Lisa Lickel is a Wisconsin writer who lives with her husband in a hundred and sixty-year-old house built by a Great Lakes ship captain. Surrounded by books and dragons, she writes inspiring fiction. A complete list of her novels can be found on her website. She writes feature newspaper stories, short stories, magazine articles and radio theater, and is the editor in chief of Creative Wisconsin magazine. Lickel loves to encourage new authors and is an avid book reviewer and blogger, a freelance editor, and a writing mentor. She is married to a high school biology teacher, and they have two grown and married sons. Find her and all her connections at http://www.LisaLickel.com.
Please tell the readers about your novel. Who or what was your inspiration behind it?
Thank you, Mary, for hosting me today. I appreciate the opportunity to share about my novel, Healing Grace.
Grace Runyon could fix anyone -- until her husband developed cancer and died. Believing no one would forgive her, Grace runs from the life she knew, hoping even God wouldn’t find her in a little out-of-the-way town in Michigan. It takes a very sick man and his little boy to help Grace face her past, accept who she is and battle her way back to redemption. Just when Ted and Grace begin to hope for the future, Ted relapses. Grace faces the ultimate choice once again: Trusting God to work through her precious gift, or letting a terminally ill man die. What if the price is more than she can pay?
My inspiration: I’m a Trekkie. The story of Gemma, an empath, has always stuck with me. She can touch others and take on their physical illnesses. There are documented cases in real life, but I wanted to explore the biblical gifts of the spirit, one of which is healing. What would they look like today? Grace can heal with a touch, but when she met her worst fears and failed, she ran, I suppose, trying to get away from God. I didn’t want to write a story in which everything turned out great just because you have faith.
While I was writing this story, my brother came down with a horrible illness, which went undiagnosed for a long time. I didn’t draw from my brother’s case directly, but while keeping up with his symptoms and eventual diagnosis, the research, which gave me the foundation for Ted’s illness. My brother eventually recovered most of his faculties, though still suffers pain and from numbness in his fingers, not quite the miraculous recovery that Ted underwent.
How did you decide on the setting? Did you need to do research?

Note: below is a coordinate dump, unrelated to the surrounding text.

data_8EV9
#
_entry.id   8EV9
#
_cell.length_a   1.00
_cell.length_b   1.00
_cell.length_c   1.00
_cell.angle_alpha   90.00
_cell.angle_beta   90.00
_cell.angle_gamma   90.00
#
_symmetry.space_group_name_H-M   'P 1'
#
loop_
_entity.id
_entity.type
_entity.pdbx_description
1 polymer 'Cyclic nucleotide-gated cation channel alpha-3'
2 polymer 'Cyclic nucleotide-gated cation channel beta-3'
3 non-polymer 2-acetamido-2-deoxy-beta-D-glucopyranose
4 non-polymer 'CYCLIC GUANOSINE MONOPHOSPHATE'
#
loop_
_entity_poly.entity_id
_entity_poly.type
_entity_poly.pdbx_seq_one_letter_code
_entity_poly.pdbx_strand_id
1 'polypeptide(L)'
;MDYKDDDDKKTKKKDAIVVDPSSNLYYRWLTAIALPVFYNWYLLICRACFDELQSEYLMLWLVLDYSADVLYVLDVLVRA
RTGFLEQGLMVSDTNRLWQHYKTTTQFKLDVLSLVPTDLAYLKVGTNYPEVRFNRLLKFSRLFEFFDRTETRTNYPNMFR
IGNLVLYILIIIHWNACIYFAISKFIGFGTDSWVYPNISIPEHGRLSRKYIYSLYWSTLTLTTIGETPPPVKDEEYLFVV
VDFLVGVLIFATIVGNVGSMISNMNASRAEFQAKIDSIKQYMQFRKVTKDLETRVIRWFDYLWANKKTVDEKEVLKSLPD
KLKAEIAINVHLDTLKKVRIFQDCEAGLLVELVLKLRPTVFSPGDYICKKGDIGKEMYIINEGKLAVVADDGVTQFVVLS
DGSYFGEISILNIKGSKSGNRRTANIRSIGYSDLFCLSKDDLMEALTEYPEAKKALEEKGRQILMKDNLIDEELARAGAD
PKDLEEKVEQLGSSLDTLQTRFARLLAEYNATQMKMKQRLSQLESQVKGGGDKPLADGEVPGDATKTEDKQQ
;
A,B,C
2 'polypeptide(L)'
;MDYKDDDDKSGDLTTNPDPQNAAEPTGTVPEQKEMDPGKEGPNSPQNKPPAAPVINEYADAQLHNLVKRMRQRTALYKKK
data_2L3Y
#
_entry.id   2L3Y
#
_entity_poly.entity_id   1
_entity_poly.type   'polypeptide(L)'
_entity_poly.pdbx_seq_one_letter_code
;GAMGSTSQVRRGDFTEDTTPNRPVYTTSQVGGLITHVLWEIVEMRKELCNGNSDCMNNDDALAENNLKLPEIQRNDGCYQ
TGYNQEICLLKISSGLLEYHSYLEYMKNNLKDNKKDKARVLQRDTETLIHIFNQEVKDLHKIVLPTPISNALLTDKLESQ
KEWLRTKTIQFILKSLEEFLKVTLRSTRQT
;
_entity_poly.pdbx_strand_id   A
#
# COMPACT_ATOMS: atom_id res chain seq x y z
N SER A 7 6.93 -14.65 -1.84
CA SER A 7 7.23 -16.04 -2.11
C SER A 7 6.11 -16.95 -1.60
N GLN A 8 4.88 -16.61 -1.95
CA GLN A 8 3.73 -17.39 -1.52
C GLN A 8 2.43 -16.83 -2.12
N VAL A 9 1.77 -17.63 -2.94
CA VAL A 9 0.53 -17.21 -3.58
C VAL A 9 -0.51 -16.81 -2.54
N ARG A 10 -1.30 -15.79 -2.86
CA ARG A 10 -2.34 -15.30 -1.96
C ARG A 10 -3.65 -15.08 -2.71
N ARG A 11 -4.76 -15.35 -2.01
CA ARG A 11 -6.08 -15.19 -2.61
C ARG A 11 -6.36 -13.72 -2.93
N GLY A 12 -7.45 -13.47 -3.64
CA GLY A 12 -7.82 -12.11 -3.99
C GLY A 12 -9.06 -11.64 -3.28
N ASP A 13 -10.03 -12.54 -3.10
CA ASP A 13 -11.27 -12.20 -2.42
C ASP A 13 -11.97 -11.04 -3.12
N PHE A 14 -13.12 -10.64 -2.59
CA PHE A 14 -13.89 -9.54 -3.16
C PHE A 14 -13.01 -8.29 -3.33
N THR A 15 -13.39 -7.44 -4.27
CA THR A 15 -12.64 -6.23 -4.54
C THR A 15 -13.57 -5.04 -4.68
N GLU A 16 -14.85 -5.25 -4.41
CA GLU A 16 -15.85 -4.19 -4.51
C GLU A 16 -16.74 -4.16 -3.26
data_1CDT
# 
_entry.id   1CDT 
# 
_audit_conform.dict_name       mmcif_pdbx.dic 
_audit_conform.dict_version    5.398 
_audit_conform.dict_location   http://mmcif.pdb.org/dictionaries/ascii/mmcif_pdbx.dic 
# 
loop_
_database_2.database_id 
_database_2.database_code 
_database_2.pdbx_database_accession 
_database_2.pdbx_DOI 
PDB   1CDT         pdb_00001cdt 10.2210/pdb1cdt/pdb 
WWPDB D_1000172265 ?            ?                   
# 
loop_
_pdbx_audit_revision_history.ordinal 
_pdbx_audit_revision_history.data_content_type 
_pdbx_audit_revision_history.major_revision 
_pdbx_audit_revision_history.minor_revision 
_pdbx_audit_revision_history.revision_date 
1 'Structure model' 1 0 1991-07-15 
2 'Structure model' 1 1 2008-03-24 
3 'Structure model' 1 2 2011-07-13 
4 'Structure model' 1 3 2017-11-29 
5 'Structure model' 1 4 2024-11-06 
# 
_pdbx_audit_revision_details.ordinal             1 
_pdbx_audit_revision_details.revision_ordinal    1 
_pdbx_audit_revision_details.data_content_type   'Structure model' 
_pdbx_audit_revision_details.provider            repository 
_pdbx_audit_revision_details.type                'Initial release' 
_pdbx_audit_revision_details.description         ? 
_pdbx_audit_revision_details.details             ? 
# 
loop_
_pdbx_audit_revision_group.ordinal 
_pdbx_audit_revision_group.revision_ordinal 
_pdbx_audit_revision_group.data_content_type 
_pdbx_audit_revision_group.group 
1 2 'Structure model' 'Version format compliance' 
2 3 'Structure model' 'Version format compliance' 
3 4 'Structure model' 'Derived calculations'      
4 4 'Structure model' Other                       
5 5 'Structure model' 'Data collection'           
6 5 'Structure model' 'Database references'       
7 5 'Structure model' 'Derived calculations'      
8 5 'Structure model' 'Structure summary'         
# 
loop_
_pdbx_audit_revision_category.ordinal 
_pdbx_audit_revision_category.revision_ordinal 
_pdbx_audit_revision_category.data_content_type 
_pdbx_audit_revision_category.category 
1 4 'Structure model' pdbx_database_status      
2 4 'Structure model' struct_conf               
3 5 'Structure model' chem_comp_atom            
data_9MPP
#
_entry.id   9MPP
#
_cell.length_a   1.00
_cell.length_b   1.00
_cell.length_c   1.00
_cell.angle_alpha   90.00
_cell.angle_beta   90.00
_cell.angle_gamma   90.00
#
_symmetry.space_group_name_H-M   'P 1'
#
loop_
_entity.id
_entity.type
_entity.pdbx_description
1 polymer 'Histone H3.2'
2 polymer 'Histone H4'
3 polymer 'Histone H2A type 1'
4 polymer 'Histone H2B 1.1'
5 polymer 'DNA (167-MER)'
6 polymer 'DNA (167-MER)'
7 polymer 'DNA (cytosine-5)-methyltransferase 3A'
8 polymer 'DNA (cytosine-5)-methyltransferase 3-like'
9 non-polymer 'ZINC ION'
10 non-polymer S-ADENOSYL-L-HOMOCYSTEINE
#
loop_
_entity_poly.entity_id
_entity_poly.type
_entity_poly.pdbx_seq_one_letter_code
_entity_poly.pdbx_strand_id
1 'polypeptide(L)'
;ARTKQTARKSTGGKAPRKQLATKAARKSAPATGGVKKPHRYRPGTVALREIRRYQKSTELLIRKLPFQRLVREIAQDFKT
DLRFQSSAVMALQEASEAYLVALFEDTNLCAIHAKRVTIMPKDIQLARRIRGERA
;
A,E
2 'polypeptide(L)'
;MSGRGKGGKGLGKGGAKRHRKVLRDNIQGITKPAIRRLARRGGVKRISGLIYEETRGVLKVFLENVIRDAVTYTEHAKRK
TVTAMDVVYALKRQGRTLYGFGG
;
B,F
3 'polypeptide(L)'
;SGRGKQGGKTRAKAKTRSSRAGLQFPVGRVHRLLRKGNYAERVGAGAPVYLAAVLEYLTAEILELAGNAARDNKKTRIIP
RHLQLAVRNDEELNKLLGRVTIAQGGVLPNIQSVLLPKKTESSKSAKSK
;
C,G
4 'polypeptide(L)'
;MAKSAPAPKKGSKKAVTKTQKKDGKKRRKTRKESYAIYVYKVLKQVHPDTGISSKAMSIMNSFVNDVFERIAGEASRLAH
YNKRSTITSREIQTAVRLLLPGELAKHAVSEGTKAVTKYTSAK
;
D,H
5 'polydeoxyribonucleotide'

My brother and his family live in Michigan. He took me up to visit the Grand Traverse area and Petoskey, and my sister-in-law told me the story about the fossils. My nephews talked about picking fruit and other things, like the sand lions. I live on the other side of Lake Michigan, in Wisconsin, but it’s like a completely different part of the country. Lots of fun.
What was the hardest part to write this novel?
It was hard to write about Ted going downhill again after making it seem like he might recover. Of course, you set the reader up for the great miracle, but it’s difficult to be your character who expects to die, who has lost all hope when the medical professionals cannot do anything else.
Which did you create first the plot of the characters?
Healing Grace was the second book I ever wrote, back in 2005. I don’t think I even understood the different between plot-driven and character-driven at that point. I don’t think I can claim that I created the plot or the characters first. I just knew these people and what they were going through; I knew there was a miracle; I knew Grace had to break before she could become whole, and I knew Ted had to suffer not just for himself, but for Grace as well.
If you had to go back and do it all over, is there any aspect of your novel or getting it published that you would change?
I wouldn’t have gone with the first publisher, back in 2007, and publication in 2009. Things didn’t go very well, and it was not a great experience. I leaned things, though, about the publication world. The book wasn’t ready, and when I got my rights back, I was able to repackage, basically rewrite the story, delve better into the characters and fix most of the problems. The MuseItUp team did quite well, and I’m glad they were honest and helpful about making the story better. I’d love one more edit…yes, I’m one of “those” who just can’t get enough tweaking.
What genre is you favorite to write and why?
The question presumes that one writes more than one genre—and yes, I do. I’ve been all through that branding, platform, marketing, choose-your-genre-and-stick-with-it business for the last decade. Honestly, there’s commercial market and an artistic/literary market. I love writing stories that delve into “issues” that are controversial and solve all the problems of the world if they can be overcome. But romance and mystery are what readers recognize and buy more often. Sigh.
I’m excited to share Healing Grace with all the readers. The novel has certainly captured my attention. Below are some links to find this wonderful book.
Barnes and Noble: http://tinyurl.com/c4pddbh
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